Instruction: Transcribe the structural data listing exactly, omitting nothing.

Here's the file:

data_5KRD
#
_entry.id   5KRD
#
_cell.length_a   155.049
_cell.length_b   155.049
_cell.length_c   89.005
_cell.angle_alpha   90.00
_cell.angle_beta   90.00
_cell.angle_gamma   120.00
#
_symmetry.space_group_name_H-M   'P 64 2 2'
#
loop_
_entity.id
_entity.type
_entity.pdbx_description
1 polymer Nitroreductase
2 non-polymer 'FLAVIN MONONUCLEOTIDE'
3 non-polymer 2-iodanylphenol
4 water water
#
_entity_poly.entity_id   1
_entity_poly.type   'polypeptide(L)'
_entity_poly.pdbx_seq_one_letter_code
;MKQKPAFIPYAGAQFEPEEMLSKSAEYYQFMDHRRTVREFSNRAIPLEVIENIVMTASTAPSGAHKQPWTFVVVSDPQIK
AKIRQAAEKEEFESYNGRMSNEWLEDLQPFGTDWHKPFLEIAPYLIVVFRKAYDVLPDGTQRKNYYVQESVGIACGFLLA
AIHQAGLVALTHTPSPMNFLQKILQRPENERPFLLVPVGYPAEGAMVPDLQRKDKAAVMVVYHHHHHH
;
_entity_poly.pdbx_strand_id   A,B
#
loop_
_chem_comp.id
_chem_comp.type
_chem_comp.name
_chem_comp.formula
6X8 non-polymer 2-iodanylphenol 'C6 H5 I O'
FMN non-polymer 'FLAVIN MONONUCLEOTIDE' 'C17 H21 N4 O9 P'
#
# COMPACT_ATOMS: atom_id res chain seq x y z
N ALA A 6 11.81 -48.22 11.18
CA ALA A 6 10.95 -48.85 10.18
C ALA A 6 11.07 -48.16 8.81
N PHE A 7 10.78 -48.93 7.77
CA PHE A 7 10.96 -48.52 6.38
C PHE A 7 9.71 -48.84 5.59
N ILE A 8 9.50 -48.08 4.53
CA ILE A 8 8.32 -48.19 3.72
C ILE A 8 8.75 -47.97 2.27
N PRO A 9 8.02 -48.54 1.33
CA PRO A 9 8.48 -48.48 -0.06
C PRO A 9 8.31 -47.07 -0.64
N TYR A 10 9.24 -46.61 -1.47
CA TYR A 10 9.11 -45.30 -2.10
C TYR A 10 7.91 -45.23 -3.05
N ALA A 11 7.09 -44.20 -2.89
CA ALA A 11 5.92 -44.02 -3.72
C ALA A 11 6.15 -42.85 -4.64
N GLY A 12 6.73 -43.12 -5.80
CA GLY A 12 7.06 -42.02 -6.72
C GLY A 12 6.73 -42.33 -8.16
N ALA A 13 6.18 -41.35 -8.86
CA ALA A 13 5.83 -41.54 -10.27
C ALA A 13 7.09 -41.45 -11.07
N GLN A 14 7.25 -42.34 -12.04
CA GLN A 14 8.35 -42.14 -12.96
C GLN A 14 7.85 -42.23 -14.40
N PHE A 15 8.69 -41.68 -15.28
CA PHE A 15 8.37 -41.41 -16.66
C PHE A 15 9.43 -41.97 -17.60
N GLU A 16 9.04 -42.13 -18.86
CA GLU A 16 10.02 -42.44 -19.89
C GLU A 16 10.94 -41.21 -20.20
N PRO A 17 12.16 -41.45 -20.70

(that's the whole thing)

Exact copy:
data_5KRD
#
_entry.id   5KRD
#
_cell.length_a   155.049
_cell.length_b   155.049
_cell.length_c   89.005
_cell.angle_alpha   90.00
_cell.angle_beta   90.00
_cell.angle_gamma   120.00
#
_symmetry.space_group_name_H-M   'P 64 2 2'
#
loop_
_entity.id
_entity.type
_entity.pdbx_description
1 polymer Nitroreductase
2 non-polymer 'FLAVIN MONONUCLEOTIDE'
3 non-polymer 2-iodanylphenol
4 water water
#
_entity_poly.entity_id   1
_entity_poly.type   'polypeptide(L)'
_entity_poly.pdbx_seq_one_letter_code
;MKQKPAFIPYAGAQFEPEEMLSKSAEYYQFMDHRRTVREFSNRAIPLEVIENIVMTASTAPSGAHKQPWTFVVVSDPQIK
AKIRQAAEKEEFESYNGRMSNEWLEDLQPFGTDWHKPFLEIAPYLIVVFRKAYDVLPDGTQRKNYYVQESVGIACGFLLA
AIHQAGLVALTHTPSPMNFLQKILQRPENERPFLLVPVGYPAEGAMVPDLQRKDKAAVMVVYHHHHHH
;
_entity_poly.pdbx_strand_id   A,B
#
loop_
_chem_comp.id
_chem_comp.type
_chem_comp.name
_chem_comp.formula
6X8 non-polymer 2-iodanylphenol 'C6 H5 I O'
FMN non-polymer 'FLAVIN MONONUCLEOTIDE' 'C17 H21 N4 O9 P'
#
# COMPACT_ATOMS: atom_id res chain seq x y z
N ALA A 6 11.81 -48.22 11.18
CA ALA A 6 10.95 -48.85 10.18
C ALA A 6 11.07 -48.16 8.81
N PHE A 7 10.78 -48.93 7.77
CA PHE A 7 10.96 -48.52 6.38
C PHE A 7 9.71 -48.84 5.59
N ILE A 8 9.50 -48.08 4.53
CA ILE A 8 8.32 -48.19 3.72
C ILE A 8 8.75 -47.97 2.27
N PRO A 9 8.02 -48.54 1.33
CA PRO A 9 8.48 -48.48 -0.06
C PRO A 9 8.31 -47.07 -0.64
N TYR A 10 9.24 -46.61 -1.47
CA TYR A 10 9.11 -45.30 -2.10
C TYR A 10 7.91 -45.23 -3.05
N ALA A 11 7.09 -44.20 -2.89
CA ALA A 11 5.92 -44.02 -3.72
C ALA A 11 6.15 -42.85 -4.64
N GLY A 12 6.73 -43.12 -5.80
CA GLY A 12 7.06 -42.02 -6.72
C GLY A 12 6.73 -42.33 -8.16
N ALA A 13 6.18 -41.35 -8.86
CA ALA A 13 5.83 -41.54 -10.27
C ALA A 13 7.09 -41.45 -11.07
N GLN A 14 7.25 -42.34 -12.04
CA GLN A 14 8.35 -42.14 -12.96
C GLN A 14 7.85 -42.23 -14.40
N PHE A 15 8.69 -41.68 -15.28
CA PHE A 15 8.37 -41.41 -16.66
C PHE A 15 9.43 -41.97 -17.60
N GLU A 16 9.04 -42.13 -18.86
CA GLU A 16 10.02 -42.44 -19.89
C GLU A 16 10.94 -41.21 -20.20
N PRO A 17 12.16 -41.45 -20.70